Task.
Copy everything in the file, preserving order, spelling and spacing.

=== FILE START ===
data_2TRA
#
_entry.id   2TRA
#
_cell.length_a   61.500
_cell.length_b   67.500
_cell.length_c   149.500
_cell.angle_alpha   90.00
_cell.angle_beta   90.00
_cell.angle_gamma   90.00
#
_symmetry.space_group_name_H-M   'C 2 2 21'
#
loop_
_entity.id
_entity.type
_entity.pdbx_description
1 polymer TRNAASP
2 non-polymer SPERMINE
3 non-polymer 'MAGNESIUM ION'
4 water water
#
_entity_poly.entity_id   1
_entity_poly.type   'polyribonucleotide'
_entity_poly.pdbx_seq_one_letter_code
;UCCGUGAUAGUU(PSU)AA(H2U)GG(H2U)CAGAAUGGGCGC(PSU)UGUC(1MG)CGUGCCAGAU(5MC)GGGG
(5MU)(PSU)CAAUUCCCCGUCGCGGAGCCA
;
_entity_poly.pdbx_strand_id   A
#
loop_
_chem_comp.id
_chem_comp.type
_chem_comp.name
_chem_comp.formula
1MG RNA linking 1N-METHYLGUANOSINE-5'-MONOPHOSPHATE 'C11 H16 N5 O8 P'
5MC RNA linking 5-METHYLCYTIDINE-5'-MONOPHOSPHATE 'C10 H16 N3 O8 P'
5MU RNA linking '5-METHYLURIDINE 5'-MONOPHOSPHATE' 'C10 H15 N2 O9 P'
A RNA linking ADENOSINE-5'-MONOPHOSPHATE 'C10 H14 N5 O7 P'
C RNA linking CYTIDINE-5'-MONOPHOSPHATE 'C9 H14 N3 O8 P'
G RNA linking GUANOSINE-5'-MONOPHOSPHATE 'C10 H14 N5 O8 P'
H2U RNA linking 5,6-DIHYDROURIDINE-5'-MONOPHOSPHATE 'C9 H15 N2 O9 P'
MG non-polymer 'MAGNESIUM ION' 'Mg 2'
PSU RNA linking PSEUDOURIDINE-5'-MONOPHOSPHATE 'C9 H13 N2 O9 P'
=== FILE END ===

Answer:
data_2TRA
#
_entry.id   2TRA
#
_cell.length_a   61.500
_cell.length_b   67.500
_cell.length_c   149.500
_cell.angle_alpha   90.00
_cell.angle_beta   90.00
_cell.angle_gamma   90.00
#
_symmetry.space_group_name_H-M   'C 2 2 21'
#
loop_
_entity.id
_entity.type
_entity.pdbx_description
1 polymer TRNAASP
2 non-polymer SPERMINE
3 non-polymer 'MAGNESIUM ION'
4 water water
#
_entity_poly.entity_id   1
_entity_poly.type   'polyribonucleotide'
_entity_poly.pdbx_seq_one_letter_code
;UCCGUGAUAGUU(PSU)AA(H2U)GG(H2U)CAGAAUGGGCGC(PSU)UGUC(1MG)CGUGCCAGAU(5MC)GGGG
(5MU)(PSU)CAAUUCCCCGUCGCGGAGCCA
;
_entity_poly.pdbx_strand_id   A
#
loop_
_chem_comp.id
_chem_comp.type
_chem_comp.name
_chem_comp.formula
1MG RNA linking 1N-METHYLGUANOSINE-5'-MONOPHOSPHATE 'C11 H16 N5 O8 P'
5MC RNA linking 5-METHYLCYTIDINE-5'-MONOPHOSPHATE 'C10 H16 N3 O8 P'
5MU RNA linking '5-METHYLURIDINE 5'-MONOPHOSPHATE' 'C10 H15 N2 O9 P'
A RNA linking ADENOSINE-5'-MONOPHOSPHATE 'C10 H14 N5 O7 P'
C RNA linking CYTIDINE-5'-MONOPHOSPHATE 'C9 H14 N3 O8 P'
G RNA linking GUANOSINE-5'-MONOPHOSPHATE 'C10 H14 N5 O8 P'
H2U RNA linking 5,6-DIHYDROURIDINE-5'-MONOPHOSPHATE 'C9 H15 N2 O9 P'
MG non-polymer 'MAGNESIUM ION' 'Mg 2'
PSU RNA linking PSEUDOURIDINE-5'-MONOPHOSPHATE 'C9 H13 N2 O9 P'